Last updated: 21-Aug-18
By Andy Mouncey
1 The Distance
Remember – it’s never the distance on its own which will kill you. What the distance does is compound the cumulative stuff you have to deal with. There’s always more than one thing happening and it will happen time and time again. This means that the stuff you found easy to deal with in the first two hours become game-changers 10 hours later.
2 Your Feet
Learn to love your feet. Cut nails straight across and file smooth, file down callouses, and keep the skin flexible. Preventative care beats emergency action every time!
3 Rubbing and Chafing
Sort out which bits chafe on what combination of gear at a particular level of effort in different weathers – if not, it will seriously ruin your day. The only way to do that? Experiment.
Don’t believe the hype No 1. Just because it says ‘3 gels an hour’ doesn’t mean you’ll need ’em. Remember who wrote that: that’s right – the gel manufacturers.
5 Lighten Up
Travel light: just because you have a big shiny new rucksack doesn’t mean you have to fill it with gear. (And it’s very easy to because, boy, is there lots of lovely gear to choose from these days). Switch to a bumbag and hand-held bottle for that light, speedy feeling.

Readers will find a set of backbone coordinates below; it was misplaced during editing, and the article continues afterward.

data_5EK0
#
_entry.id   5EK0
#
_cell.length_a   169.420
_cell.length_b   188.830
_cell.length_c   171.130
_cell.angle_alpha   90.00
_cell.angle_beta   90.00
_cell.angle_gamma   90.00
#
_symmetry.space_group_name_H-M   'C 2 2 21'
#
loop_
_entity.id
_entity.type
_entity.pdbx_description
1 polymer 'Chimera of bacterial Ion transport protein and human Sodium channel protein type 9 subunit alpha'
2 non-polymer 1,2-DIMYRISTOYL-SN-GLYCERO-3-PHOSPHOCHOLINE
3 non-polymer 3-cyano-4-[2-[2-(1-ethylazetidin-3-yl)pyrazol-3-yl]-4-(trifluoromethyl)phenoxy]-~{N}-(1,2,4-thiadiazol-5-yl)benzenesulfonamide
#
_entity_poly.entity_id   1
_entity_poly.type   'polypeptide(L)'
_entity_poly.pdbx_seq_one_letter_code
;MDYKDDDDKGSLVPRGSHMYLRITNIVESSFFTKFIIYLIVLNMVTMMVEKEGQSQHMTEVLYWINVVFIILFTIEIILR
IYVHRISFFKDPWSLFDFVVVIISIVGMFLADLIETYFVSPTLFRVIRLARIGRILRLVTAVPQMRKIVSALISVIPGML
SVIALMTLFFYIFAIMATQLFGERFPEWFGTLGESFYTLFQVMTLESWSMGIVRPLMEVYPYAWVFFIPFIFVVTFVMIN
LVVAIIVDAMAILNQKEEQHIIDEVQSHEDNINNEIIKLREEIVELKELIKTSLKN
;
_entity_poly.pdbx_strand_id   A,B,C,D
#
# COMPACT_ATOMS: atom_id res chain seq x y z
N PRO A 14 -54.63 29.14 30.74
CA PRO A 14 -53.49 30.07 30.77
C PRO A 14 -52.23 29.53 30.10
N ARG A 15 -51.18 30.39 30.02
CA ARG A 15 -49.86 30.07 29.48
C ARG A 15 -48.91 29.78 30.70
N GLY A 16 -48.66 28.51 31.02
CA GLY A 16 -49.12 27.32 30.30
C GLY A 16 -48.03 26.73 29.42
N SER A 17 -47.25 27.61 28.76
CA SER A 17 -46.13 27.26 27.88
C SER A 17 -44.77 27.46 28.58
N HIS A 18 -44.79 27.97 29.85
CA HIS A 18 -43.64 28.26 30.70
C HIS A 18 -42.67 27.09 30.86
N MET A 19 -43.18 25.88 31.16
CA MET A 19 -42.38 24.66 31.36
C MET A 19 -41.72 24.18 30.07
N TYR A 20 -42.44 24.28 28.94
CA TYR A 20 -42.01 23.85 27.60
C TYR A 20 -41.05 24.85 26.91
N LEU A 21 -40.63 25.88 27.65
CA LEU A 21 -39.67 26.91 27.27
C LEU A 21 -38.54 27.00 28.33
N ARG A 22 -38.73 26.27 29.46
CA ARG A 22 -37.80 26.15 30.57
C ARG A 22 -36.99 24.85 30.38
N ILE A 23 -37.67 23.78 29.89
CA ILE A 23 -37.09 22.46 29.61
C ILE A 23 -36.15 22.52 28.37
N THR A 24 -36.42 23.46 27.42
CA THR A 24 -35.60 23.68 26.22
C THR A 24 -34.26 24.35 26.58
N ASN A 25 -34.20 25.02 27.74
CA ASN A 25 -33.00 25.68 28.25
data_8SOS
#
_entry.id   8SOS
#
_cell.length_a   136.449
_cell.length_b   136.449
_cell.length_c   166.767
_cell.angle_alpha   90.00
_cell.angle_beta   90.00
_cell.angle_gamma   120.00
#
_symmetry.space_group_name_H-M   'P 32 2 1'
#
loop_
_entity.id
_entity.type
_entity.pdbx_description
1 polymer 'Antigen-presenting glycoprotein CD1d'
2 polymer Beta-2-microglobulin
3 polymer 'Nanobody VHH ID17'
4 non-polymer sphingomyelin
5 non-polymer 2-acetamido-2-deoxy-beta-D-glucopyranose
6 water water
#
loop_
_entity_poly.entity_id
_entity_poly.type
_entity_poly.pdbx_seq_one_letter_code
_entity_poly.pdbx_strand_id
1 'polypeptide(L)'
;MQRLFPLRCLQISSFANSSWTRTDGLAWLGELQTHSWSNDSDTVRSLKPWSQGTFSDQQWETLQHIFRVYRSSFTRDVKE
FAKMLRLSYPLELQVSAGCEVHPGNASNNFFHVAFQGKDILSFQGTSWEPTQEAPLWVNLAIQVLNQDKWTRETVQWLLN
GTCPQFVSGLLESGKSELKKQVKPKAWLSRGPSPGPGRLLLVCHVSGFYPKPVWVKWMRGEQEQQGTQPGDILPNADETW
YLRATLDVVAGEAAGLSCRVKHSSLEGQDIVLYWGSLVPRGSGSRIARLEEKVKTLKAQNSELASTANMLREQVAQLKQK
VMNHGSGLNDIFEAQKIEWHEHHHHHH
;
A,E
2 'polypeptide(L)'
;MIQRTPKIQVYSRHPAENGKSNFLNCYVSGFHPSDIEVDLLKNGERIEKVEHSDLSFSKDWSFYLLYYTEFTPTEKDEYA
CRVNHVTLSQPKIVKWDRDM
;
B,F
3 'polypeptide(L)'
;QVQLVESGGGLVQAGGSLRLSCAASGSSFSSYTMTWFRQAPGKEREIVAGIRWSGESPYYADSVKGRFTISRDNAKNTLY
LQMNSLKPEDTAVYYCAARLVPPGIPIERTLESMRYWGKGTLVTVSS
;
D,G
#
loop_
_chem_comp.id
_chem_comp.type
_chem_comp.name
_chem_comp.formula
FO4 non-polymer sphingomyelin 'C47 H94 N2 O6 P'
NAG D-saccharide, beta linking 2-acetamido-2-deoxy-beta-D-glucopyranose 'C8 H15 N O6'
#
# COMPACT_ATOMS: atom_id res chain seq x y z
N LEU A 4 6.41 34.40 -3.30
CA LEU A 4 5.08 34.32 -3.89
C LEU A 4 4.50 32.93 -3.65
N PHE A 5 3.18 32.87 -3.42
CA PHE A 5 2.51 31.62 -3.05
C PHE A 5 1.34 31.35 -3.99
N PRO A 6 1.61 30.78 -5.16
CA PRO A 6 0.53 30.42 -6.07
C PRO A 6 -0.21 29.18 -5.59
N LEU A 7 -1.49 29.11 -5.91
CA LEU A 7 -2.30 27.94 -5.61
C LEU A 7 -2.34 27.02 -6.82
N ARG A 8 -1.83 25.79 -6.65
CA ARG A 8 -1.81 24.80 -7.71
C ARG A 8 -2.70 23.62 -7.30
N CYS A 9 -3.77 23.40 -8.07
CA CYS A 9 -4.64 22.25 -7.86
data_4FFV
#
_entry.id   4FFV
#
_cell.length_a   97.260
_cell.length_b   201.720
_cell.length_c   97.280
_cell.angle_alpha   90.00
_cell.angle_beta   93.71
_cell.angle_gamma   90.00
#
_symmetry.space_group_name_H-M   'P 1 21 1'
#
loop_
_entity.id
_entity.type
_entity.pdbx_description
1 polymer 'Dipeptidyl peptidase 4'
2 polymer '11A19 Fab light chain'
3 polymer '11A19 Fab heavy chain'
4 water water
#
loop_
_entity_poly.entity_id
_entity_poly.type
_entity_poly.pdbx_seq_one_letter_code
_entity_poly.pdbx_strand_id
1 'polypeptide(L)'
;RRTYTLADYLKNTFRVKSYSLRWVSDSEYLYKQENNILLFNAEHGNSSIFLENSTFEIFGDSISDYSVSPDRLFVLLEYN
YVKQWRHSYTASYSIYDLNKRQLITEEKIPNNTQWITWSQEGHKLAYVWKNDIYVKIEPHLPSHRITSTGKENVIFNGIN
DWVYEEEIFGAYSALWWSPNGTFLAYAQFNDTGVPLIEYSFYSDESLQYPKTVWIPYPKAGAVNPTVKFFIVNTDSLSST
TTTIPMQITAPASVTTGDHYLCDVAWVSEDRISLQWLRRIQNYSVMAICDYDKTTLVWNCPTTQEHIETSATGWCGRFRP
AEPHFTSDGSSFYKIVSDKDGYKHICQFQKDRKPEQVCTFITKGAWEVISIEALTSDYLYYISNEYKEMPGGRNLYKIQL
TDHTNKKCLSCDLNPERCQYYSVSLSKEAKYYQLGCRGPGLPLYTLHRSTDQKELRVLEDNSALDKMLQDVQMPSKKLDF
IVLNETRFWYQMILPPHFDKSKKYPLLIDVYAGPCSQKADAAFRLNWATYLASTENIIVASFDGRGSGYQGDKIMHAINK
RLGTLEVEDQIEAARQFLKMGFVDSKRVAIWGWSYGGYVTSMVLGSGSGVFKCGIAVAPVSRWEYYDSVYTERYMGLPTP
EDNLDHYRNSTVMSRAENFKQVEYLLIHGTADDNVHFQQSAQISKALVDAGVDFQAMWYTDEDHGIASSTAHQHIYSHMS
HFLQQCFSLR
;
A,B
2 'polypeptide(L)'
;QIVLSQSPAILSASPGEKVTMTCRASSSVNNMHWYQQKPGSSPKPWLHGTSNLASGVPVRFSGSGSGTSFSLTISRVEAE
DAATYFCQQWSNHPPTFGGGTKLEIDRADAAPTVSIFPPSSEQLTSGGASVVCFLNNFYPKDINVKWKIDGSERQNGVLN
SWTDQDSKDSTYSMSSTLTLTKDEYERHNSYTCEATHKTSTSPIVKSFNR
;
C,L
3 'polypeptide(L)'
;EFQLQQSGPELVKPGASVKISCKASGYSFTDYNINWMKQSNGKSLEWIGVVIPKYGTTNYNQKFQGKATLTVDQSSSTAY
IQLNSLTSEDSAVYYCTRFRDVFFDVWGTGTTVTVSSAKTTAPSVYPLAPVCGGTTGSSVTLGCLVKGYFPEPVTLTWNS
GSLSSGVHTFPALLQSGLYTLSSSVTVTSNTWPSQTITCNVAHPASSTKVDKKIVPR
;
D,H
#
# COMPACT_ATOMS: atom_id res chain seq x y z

6 Give Back, Feel Good
A great way to get your mind off your stuff is to hook up with someone a little slower / newer than you and help ’em through the race or through a section.
7 If It’s A Faff, You Won’t Do It
The ‘faff’ factor. Pack your kit so you can reach the stuff you need to reach when you need to reach it. Supplementary pouches, pockets, loops are all great. Sort out which bits flap and fix ’em. Little irritants become big downers very quickly over the long stuff – and you’ll need all of your sense of humour.
8 Hype Again
Don’t believe the hype No 2. Everyone on a start line has either not trained enough, is injured, or is just planning to ‘take it easy’. And if you believe that…
9 Take The Lead
Never assume the person in front of you knows where they are going. Take responsibility for getting the route notes in a format that makes it easy for you to use. And if that means copying, highlighting, reducing / enlarging and laminating in the days before the race, then do it.
10 Feet Up
It’s absolutely OK to not run at all for the last 10 days before a 100 mile race after spraining your ankle ligaments during your final key training session. Believe me, I know.
Andy specializes in coaching ultra-marathon runners and triathletes in person and by telephone so that their training has balance and their race performance becomes more consistent. Andy is also the resident running coach on Alpine Oasis trail running camps, which run in the UK and France. For more information please visit.
Read Andy’s other articles on Run Ultra:
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